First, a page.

Riffing on the DIY monster-movie approach of “Cloverfield” and the absurd supernatural premise of “Ghostbusters,” Norwegian mockumentary “The Troll Hunter” offers high-caliber entertainment despite a low-budget production. The shaky camera suggests “The Blair Witch Project,” but writer-director Andre Ovredal’s impressive array of fantastical creatures, and the film itself, plays more like “Jurassic Park.”
So, yes, “Troll Hunter” is derivative, but Ovredal seamlessly assembles his reference points with a steady ability to do them proud. The movie takes the form of footage shot by Norwegian film students as they track down a series of mysterious bear killings in the countryside. Giddy young Thomas (Glenn Erland Tosterud) leads the charge with camerman Kalle (Tomas Alf Larsen) and sound girl Johanna (Johanna Mørck), tracking the movements of bearded woodsman Hans (Norwegian comedian Otto Jespersen). Hans’ motives remain elusive until the team tracks him to the wilderness and comes face to face with his foe—a gigantic beastly figure that instantly validates Norwegian lore. With the sudden introduction of its advanced special effects (designed with 3D modeling software from sketches by renowned Norwegian illustrator Theodore Kittelsen), “Troll Hunter” advances from a clever gimmick to full-on fantasy, culminating with a spectacular confrontation between Hans and the troll that ends with the creature turning to stone.
Hans’ motives now revealed, the reclusive man invites his young companions to continue filming his exploits. Whereas “Blair Witch” played hide-and-go-seek with the mystery of its titular threat, “Troll Hunter” delves into a fascinating underworld of government conspiracies. Ovredal satirically portrays Hans’ life as an employee of the Troll Security Service in which he is at the mercy of a controlling wildlife bureaucrat (Hans Morten Hansen) intent on hiding the existence of trolls from the rest of the world by covering their tracks with fake bear paws. Diving back into Hans’s ongoing battles against the mythological entities, “Troll Hunter” earns the right to make his mission play as a serious quest and positing Hans in the role of dedicated public servant. “He’s the original Norwegian hero,” Thomas observes after learning about Hans’s role weeding out trolls from the country’s tunnels in the 1970s. As social commentary, “Troll Hunter” depicts the tensions between governmental demands and the labor responsible for carrying them out. Hans does the dirty work no one else can do.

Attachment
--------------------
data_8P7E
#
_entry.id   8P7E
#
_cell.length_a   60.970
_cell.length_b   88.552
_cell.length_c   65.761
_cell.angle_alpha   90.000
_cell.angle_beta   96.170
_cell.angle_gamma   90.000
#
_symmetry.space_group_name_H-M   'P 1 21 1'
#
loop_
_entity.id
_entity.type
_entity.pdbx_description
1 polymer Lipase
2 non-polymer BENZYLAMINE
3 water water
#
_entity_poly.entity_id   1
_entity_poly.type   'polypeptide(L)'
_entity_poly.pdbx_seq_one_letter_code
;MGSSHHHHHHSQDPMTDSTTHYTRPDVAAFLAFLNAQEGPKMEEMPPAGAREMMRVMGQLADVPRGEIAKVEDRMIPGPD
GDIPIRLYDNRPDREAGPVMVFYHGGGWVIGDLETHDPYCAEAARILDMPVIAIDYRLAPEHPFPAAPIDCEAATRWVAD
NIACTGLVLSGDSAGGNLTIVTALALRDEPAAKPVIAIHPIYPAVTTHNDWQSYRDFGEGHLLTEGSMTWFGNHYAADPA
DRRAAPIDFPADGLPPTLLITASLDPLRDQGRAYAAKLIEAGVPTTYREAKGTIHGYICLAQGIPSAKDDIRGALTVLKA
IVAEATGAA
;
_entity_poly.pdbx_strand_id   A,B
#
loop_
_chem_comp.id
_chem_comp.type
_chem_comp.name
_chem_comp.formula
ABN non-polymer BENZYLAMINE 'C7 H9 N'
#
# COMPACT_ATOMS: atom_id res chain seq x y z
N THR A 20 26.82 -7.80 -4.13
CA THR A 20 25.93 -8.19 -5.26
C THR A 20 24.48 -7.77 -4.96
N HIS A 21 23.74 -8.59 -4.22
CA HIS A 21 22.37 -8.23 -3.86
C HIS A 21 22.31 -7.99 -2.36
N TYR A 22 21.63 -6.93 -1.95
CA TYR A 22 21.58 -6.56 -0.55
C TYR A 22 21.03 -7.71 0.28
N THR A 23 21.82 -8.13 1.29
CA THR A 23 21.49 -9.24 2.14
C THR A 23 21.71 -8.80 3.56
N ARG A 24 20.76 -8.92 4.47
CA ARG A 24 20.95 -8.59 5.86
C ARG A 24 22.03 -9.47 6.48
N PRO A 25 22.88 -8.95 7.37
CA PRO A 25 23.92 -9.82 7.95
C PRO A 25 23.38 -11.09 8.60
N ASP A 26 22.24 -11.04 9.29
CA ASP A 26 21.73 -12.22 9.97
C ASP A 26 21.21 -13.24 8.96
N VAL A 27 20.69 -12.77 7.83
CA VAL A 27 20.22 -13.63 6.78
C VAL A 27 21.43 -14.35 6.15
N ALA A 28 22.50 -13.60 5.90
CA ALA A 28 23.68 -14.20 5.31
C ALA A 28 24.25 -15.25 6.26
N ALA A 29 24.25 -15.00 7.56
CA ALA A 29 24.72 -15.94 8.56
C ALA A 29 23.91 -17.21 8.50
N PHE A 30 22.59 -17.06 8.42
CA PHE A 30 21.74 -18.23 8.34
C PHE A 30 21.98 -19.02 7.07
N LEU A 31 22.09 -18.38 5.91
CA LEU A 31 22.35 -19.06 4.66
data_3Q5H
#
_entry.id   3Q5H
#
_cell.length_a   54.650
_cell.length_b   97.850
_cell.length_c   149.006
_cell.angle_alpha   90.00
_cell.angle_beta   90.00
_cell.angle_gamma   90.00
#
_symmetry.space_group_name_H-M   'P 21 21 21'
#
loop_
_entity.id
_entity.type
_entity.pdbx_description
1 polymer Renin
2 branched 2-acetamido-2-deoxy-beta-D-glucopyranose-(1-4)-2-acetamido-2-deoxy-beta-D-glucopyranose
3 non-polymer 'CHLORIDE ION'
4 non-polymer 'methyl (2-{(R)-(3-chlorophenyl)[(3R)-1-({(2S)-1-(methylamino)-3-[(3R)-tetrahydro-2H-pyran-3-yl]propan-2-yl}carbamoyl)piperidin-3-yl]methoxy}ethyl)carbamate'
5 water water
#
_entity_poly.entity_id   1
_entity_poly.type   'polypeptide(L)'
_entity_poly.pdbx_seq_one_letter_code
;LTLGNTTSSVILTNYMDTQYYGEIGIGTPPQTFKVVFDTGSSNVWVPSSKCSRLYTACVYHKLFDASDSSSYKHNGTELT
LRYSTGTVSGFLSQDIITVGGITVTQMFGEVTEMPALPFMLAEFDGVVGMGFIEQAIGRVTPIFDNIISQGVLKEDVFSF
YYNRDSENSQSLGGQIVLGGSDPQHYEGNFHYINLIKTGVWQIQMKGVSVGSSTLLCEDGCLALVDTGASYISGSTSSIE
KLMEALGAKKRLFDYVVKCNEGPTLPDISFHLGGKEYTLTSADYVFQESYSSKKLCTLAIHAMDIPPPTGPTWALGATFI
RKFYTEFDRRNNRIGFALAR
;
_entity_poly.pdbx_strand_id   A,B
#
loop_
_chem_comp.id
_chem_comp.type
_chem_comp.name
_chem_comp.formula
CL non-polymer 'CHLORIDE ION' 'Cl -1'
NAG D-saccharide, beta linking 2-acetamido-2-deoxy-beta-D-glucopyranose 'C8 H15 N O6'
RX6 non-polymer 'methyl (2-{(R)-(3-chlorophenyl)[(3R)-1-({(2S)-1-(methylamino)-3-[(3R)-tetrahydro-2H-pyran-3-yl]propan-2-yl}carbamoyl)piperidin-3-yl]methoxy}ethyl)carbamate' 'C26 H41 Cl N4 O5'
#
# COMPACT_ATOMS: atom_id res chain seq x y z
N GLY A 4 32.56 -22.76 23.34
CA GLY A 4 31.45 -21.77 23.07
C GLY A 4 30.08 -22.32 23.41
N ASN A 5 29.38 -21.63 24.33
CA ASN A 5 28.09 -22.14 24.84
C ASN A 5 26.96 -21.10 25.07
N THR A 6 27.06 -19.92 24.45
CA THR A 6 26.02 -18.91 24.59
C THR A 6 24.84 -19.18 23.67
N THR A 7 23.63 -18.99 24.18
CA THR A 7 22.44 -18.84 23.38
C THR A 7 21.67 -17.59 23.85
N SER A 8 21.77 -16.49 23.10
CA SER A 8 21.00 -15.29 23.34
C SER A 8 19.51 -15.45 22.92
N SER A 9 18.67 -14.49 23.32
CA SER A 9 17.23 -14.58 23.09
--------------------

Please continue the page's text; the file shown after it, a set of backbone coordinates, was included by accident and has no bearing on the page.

It helps that the trolls come to life as predatorial monstrosities. While Ovredal might have used his shaky-cam aesthetic to strategically avoid the need for effects, he instead confronts the challenge of bringing fairy tales to hideous life. The director views his creations as subhuman carnivores in constant survival mode, not unlike the prehistoric assailants in “Jurassic Park.” (Ovredal pays homage to that film with a final chase scene that mirrors the one Steven Spielberg set up between a tyrannosaur and a jeep.) But Ovredal’s channeling of existing blockbuster spectacles comes off as neither coy nor cute; instead, they acknowledge that the tools of imaginative storytelling can work under a multitude of circumstances and no longer cost untold millions to pull off. A paean to escapism as art, “Troll Hunter” has the gall to take a ridiculous premise and treat it dead seriously.
HOW WILL IT PLAY? Genre fans will eat it up (and many already have, since the film had a secret screening at Fantastic Fest in Austin last year, where the crowd went wild). Already a hit in its native country, the action-adventure premise of “Troll Hunter” should generate enough curiosity to propel its popularity on VOD, fueling word of mouth during its limited release.
Magnolia Pictures will open “The Troll Hunter” in April.
criticWIRE grade: A